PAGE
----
She says- This ale has a lovely amber color, but I didn’t pick up much on the nose.  The brewer describes it as being very hoppy, but as a hophead I found the hops to be quite muted.  It was hop forward, but different from American IPA’s.  I’ve always heard that English food is a bit bland compared to American food, and compared to the AIPA’s I’ve been drinking lately this one had about half of the hop punch.  This India Ale could be a great beer to help ease a somewhat newer craft beer drinker into more flavorful beers.

Nut Brown Ale

He says- Not a shock to say this beer is brown in color and is served with a decent head even for a small sample.  I observe the same yeast smell for all of the beers tonight and this is no exception.  Also I note chocolate, fruit and nut on the nose.  The feel is stickier than the first two brews, but the finish is dry with a slight linger.  I heard someone say this tastes like “liquid Nutella” and I tend to agree.  A very pleasant mix of hazelnut, chocolate, and caramel with hints of fig dancing around the finish.

She says- This ale was definitely browner in color than the first two.  It was crisp with no heavy aftertaste and a dry finish.  To me it tasted like what fall leaves smell like. It was very sessionable and easy drinking.  I think it would be a nice complement to spicy foods or BBQ.

Taddy Porter

He says- Nearly black in color this sample also sports a nice head.  The mouthfeel is lively and carbonated yet chewy at the same time.  The aroma matches the taste with sweet roasted nuts, chocolate, and toasty malts.  I found this one very interesting and complex.  It would make a great winter beer.  And although I did not get the salami taste that others in the class found, I could pick up some smoky notes throughout the beer.

She says- It has the color of dark chocolate with a creamy cappuccino colored head.  This porter has a rich caramel flavor, slightly smoky, but not too heavy or filling, which surprised me.  It also has a velvety mouth feel.  I think it would make a great after dinner fireside beer, paired with a good dessert.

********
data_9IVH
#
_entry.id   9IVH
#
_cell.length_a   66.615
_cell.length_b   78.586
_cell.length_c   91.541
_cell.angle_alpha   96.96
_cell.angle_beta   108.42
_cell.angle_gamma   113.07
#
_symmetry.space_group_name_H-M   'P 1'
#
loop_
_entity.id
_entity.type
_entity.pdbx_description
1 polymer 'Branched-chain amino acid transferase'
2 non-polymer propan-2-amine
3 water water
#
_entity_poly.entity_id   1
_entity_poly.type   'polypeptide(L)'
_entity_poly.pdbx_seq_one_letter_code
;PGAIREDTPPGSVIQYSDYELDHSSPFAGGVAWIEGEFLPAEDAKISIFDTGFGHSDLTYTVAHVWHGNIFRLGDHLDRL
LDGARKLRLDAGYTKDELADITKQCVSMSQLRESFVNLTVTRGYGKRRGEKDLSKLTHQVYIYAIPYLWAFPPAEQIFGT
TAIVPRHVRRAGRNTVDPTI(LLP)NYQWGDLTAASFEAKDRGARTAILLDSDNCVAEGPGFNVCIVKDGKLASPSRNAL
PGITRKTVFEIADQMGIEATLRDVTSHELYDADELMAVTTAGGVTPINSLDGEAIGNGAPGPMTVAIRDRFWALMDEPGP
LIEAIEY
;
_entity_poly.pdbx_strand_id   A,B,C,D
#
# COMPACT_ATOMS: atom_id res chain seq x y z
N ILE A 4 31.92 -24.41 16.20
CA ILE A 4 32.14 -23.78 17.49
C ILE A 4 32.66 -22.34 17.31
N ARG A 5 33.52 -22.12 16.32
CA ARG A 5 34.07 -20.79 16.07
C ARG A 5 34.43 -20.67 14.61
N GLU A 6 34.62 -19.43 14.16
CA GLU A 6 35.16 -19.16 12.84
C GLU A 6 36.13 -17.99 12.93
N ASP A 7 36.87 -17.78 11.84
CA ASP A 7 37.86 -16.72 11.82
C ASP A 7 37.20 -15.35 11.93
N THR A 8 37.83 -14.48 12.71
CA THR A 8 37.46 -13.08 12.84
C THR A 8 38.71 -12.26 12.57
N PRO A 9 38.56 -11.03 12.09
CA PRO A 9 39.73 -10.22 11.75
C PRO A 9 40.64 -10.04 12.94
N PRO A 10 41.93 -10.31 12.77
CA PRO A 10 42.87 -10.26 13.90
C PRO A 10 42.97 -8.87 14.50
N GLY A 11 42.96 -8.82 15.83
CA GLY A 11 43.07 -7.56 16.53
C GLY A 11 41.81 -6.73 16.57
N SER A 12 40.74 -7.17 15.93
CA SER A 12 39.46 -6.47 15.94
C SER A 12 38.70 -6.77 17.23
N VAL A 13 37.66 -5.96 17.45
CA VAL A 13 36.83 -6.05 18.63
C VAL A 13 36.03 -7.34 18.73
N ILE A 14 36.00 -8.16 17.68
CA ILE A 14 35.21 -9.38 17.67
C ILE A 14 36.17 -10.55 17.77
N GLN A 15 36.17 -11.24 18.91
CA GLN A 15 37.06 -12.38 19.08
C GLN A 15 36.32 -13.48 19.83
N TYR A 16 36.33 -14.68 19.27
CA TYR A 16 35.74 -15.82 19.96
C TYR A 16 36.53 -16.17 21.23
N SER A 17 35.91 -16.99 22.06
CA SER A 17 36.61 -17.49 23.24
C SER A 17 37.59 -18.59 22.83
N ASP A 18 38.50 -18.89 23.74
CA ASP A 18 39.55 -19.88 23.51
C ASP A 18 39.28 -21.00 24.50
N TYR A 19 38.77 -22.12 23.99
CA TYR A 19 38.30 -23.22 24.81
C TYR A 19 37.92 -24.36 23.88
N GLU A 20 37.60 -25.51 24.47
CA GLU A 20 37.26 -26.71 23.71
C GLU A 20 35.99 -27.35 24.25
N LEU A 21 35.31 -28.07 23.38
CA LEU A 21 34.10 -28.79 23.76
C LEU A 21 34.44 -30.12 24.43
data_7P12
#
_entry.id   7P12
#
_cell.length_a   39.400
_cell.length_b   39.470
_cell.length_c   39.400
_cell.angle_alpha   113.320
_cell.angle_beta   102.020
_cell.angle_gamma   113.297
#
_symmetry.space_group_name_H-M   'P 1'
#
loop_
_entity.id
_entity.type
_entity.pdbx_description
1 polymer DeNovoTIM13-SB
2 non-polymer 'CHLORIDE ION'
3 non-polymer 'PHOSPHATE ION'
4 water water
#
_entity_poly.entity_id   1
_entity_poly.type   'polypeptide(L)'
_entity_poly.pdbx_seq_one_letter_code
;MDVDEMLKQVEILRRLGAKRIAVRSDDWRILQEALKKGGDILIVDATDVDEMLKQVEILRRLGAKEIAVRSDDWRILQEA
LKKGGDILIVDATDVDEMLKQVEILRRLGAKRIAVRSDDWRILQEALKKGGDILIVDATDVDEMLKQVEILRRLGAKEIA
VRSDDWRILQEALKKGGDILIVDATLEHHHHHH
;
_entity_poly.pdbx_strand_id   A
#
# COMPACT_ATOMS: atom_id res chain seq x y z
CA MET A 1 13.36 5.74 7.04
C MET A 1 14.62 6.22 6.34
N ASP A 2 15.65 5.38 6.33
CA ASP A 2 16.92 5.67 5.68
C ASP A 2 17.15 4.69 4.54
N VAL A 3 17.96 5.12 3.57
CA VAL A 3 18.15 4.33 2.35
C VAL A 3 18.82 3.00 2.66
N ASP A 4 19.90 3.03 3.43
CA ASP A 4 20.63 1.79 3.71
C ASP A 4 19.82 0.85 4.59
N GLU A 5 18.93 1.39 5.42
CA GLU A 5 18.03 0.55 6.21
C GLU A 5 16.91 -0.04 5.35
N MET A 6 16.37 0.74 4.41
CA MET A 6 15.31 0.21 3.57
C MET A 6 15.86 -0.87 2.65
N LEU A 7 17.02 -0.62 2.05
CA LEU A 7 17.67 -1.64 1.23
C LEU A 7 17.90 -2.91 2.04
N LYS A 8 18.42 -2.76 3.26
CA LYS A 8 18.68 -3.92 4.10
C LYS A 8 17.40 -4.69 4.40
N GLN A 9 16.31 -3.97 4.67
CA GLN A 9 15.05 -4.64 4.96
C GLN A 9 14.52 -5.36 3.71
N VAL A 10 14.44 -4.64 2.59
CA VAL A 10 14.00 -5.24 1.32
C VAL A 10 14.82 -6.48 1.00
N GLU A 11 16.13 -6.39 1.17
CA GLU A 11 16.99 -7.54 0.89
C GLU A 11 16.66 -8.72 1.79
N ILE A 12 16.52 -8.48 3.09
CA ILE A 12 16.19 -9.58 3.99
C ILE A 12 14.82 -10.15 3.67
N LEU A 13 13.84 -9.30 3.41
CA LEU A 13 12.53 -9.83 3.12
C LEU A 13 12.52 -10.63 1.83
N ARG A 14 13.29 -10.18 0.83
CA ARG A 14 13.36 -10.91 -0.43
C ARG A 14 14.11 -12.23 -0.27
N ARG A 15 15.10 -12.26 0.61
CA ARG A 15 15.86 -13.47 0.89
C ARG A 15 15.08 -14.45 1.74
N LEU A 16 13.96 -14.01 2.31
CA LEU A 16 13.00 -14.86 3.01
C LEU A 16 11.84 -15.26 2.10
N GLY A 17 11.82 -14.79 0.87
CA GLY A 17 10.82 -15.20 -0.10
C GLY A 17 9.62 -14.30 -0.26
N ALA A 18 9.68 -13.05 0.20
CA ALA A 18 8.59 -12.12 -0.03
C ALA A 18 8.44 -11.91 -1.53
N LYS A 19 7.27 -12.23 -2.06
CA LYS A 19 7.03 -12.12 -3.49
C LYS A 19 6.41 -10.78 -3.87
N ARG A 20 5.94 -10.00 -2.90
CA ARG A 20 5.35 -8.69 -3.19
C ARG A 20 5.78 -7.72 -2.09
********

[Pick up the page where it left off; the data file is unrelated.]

Mimi’s Last Sip

I love that so far this semester all of the presenters have provided a handout with information about their samplings and company.  This week Merchant du Vin handed out a flyer listing all of the beers they import with tons of information about each brew in an easy to follow format.  It’s a great reference piece I’m happy to have.



About the Authors – Husband and wife Eric and Mimi have been attending beer school for about a year now and love every minute of it. Mimi was born and raised in St. Louis. Besides sitting down with a fabulous pint of beer, she enjoys gardening and spending time with her horse. Eric was born and raised in Texas. He enjoys sports and searching for the next great beer. A search he says he has been on for five years and one that will certainly never end. Mimi, on the other hand, just realized beer actually has flavor about a year ago. After having moved away for a few years, in 2007, this happy couple moved back to St. Louis and is enjoying all the St. Louis beer scene has to offer, especially Cicero’s Beer School. Cicero’s is lucky to have such an enthusiastic couple writing the beer school blog!

  1. Jason W says:

    Eris & Mimi,
    Thank you for attending last week & thank you for the admiration shown for Samuel Smith brewery in the write up!
    Jason -Merchant du Vin